In a representative democracy, public opinion is important. In ensuring that the public is informed, the media continues to play a crucial role.
It is assumed that the media, at least the responsible media, will always seek to inform the people on all relevant matters in such a democracy. As the London Times declared as long ago as 1851, “The first duty of the press is to obtain the earliest and most correct intelligence of the events of the time, and instantly, by disclosing them, to make them the common property of the nation.”
A corollary of this traditional view is that while the responsible media are entitled to their views, their readers, listeners, and viewers must be able to distinguish between fact and comment.
“Comment is free, but facts are sacred.”
Nevertheless, over the last four years, the American mainstream media have conducted a campaign centred on what is successively claimed to be the facts concerning President Donald Trump. The most concerning were about his alleged collusion with Russia. Notwithstanding unlawfully obtained electronic warrants and the long and expensive Muller inquiry, not a skerrick of evidence has been produced to support this. But the media have neither apologised nor corrected their reports.
What is the situation in other democratic countries? Australia is probably typical. Most journalists reporting into Australia from the United States have followed the approach of the U.S. mainstream media, demonstrating a complete lack of the curiosity in trying to ascertain the truth, which is the hallmark of normal journalists.
Apart the Australian edition of The Epoch Times, there is a prominent exception, The Sydney Daily Telegraph’s Miranda Devine who has been working with the New York Post. This newspaper was prepared to report, before the election, on the unchallenged emails on Hunter Biden’s laptop concerning the role of the Biden family in the provision of access and influence to foreign oligarchs, including Communist Chinese, to the heart of the U.S. administration. As a result, the newspaper’s Twitter account was suspended. The report was even widely dismissed as Russian disinformation. But with the election results in, some U.S. mainstream media have shown some interest in reporting on official inquiries into Hunter Biden’s activities.
Most references in the Australian media to claims of fraud in the U.S. presidential election have been qualified as “baseless” or some similar dismissive word.
This was never done in the many reports about the president, which were unsubstantiated, especially on Russian collusion and later the words claimed the president used in relation to war dead—words not heard by anyone named as present.
The fact is a series of very strong cases alleging fraud have been assembled, verified by reams of affidavits under penalty of perjury, with expert, video, and other evidence. Indeed, the leading lawyer Lucian Lincoln “Lin” Wood Jr. states that in the various cases, there are tens of thousands of such affidavits. It is a breach of fundamental media ethics to dismiss these cases out of hand, even ridiculing them.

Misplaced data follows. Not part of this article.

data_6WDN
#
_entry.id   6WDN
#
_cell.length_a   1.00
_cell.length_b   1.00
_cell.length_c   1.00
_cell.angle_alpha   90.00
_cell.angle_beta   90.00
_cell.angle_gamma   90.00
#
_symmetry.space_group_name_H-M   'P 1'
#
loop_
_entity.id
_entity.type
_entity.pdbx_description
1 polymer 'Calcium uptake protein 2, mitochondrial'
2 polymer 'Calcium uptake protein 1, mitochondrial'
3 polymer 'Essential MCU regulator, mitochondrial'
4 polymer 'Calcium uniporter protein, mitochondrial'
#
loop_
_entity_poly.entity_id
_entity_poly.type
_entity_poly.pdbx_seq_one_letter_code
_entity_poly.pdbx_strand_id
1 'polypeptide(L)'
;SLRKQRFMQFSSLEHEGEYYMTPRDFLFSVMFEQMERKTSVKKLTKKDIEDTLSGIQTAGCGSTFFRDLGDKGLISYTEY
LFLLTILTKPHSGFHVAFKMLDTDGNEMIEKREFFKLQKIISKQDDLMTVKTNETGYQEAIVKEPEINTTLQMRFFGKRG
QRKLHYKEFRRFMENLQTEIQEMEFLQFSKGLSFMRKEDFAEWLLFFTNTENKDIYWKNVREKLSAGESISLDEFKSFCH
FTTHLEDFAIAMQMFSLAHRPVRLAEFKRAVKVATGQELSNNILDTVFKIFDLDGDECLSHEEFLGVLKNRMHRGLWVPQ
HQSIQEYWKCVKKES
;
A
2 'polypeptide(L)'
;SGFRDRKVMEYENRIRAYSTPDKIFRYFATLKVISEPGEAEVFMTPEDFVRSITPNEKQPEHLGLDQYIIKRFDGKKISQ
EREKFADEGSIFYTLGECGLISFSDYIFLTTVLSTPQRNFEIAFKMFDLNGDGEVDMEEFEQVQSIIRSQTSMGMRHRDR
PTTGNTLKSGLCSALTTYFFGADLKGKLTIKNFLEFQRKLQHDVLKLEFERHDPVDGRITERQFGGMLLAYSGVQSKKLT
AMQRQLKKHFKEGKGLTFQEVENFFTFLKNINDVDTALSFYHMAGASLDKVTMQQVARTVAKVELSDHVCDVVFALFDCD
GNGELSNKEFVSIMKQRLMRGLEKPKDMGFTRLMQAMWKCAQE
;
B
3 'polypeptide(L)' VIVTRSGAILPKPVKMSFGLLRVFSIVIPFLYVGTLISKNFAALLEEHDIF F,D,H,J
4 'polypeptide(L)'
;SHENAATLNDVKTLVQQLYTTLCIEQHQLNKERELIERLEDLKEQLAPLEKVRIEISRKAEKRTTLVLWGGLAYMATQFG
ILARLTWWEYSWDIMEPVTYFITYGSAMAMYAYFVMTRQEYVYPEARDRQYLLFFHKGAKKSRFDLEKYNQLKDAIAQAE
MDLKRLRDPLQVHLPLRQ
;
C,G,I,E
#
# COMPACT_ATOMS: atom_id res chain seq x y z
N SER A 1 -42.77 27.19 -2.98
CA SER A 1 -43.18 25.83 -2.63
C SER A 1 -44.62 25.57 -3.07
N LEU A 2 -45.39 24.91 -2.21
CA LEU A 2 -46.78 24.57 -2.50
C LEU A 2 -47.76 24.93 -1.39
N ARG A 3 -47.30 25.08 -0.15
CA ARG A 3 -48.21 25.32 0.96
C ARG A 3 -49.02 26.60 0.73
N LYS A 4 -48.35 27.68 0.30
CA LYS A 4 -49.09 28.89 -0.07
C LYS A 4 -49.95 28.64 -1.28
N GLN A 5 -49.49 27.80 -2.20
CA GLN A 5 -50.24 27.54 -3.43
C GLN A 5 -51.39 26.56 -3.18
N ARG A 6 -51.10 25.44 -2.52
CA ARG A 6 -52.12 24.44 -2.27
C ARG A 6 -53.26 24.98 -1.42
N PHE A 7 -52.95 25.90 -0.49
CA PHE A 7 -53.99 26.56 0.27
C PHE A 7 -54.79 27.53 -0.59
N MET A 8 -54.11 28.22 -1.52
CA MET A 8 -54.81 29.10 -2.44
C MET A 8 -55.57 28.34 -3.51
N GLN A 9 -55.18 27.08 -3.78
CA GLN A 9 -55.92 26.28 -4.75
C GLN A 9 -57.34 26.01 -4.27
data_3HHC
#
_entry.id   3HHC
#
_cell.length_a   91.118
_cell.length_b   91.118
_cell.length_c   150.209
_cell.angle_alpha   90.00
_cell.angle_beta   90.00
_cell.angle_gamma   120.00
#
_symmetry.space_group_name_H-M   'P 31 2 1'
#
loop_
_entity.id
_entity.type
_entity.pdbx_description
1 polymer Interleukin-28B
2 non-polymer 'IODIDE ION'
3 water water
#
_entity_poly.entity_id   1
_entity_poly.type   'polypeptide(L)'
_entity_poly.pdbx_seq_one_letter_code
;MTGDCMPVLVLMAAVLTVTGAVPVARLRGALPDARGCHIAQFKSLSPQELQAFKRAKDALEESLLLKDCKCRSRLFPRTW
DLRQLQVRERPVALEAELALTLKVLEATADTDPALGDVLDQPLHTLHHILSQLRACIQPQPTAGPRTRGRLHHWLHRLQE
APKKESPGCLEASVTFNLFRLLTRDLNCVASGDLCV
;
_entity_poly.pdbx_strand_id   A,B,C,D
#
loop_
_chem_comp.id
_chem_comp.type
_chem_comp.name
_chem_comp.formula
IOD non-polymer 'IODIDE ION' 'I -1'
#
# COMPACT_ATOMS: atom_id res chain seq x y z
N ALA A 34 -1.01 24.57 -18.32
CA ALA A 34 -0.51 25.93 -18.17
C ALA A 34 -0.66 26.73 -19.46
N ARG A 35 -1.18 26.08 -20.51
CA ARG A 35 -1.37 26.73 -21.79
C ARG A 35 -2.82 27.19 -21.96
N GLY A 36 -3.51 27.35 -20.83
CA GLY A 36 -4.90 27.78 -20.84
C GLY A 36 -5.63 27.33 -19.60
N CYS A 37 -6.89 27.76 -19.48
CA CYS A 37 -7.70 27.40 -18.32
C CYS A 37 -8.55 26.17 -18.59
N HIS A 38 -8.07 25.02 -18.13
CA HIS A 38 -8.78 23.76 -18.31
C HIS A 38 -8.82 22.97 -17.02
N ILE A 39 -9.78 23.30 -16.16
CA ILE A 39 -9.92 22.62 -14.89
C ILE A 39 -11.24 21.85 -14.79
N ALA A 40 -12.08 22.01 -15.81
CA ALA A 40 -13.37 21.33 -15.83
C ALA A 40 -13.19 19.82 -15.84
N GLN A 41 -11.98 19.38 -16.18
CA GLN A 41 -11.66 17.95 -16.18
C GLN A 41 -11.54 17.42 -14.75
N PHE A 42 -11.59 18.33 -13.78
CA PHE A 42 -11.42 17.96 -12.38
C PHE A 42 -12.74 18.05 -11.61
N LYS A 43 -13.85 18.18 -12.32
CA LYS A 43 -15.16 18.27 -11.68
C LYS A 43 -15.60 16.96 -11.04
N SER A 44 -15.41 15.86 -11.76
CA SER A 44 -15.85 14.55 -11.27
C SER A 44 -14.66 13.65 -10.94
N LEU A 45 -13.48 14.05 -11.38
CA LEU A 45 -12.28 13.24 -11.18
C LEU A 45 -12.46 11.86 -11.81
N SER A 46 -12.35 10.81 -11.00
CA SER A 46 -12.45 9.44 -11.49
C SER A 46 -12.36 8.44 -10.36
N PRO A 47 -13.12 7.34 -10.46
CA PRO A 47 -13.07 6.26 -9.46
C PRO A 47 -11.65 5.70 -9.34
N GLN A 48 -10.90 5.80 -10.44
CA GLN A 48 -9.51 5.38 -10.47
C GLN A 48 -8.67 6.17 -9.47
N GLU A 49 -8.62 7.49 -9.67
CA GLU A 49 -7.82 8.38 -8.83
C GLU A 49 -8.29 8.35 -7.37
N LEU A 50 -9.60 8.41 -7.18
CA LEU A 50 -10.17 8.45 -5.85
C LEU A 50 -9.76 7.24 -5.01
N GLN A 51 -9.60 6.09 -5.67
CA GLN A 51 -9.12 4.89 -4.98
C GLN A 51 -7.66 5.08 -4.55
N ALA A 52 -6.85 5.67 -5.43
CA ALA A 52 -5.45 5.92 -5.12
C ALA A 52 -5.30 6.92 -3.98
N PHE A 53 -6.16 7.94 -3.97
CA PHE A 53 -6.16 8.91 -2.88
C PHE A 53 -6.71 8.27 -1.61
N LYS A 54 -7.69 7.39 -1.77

That most judges would not even hear these in no way indicates the weakness of each case. Yet many decisions taken by President Trump over his term almost immediately attracted a hearing by some judge somewhere who, notwithstanding the paucity of the apparent jurisdiction, would very often then issue an injunction restraining him.
But as with the Supreme Court’s preference to dismiss the very strong constitutional case brought by Texas and 17 states on a shallow technicality without even hearing argument, the judges will perhaps one day do the people the courtesy of explaining why they have shown such disinterest in hearing claims of significant electoral fraud.
One report claimed that the Supreme Court justices indicated they were afraid of paramilitary violence if the cases alleging fraud were taken up. This has been denied. In the meantime, the former Canadian media mogul and Spectator and Australian Fairfax proprietor, Conrad Black, observes that the fact that the American legal system will not contemplate that the presidential election is tainted is of no account. Well experienced as a victim of its excesses, he dismisses the American legal system as “largely dysfunctional,” milking the nation with what “in any other serious jurisdiction would be considered frivolous and vexatious litigation.”
Whatever the reason, it is curious that the Supreme Court has shown no interest in probably the most important legal and constitutional issue in many years—one which has caused enormous concern to a very large number of Americans as well as many foreign friends of the United States. We may well wonder what the Supreme Court is for, if it is not to examine this question.
As to the U.S. media, there are exceptions to the refusal to consider the question whether electoral fraud was so significant the election was stolen, even to undertake anything approaching an investigation. A young but experienced investigative journalist, Joshua Phillip, has produced a documentary on this, Who’s Stealing America, for The Epoch Times. This is a most thorough and well-ordered investigation of the issues.
In conclusion, this comment is in no way a call on the media to accept the claims of fraud in the U.S. election. Instead, it is a call to the media to exercise their judgement, reporting such claims fairly, responsibly, and professionally.
David Flint is an Emeritus Professor of Law and served as chairman of the Australian Press Council and of the Australian Broadcasting Authority. He convened the successful No Case in the constitutional referendum to remove the Crown from the Australian Constitution.
Views expressed in this article are the opinions of the author and do not necessarily reflect the views of The Epoch Times.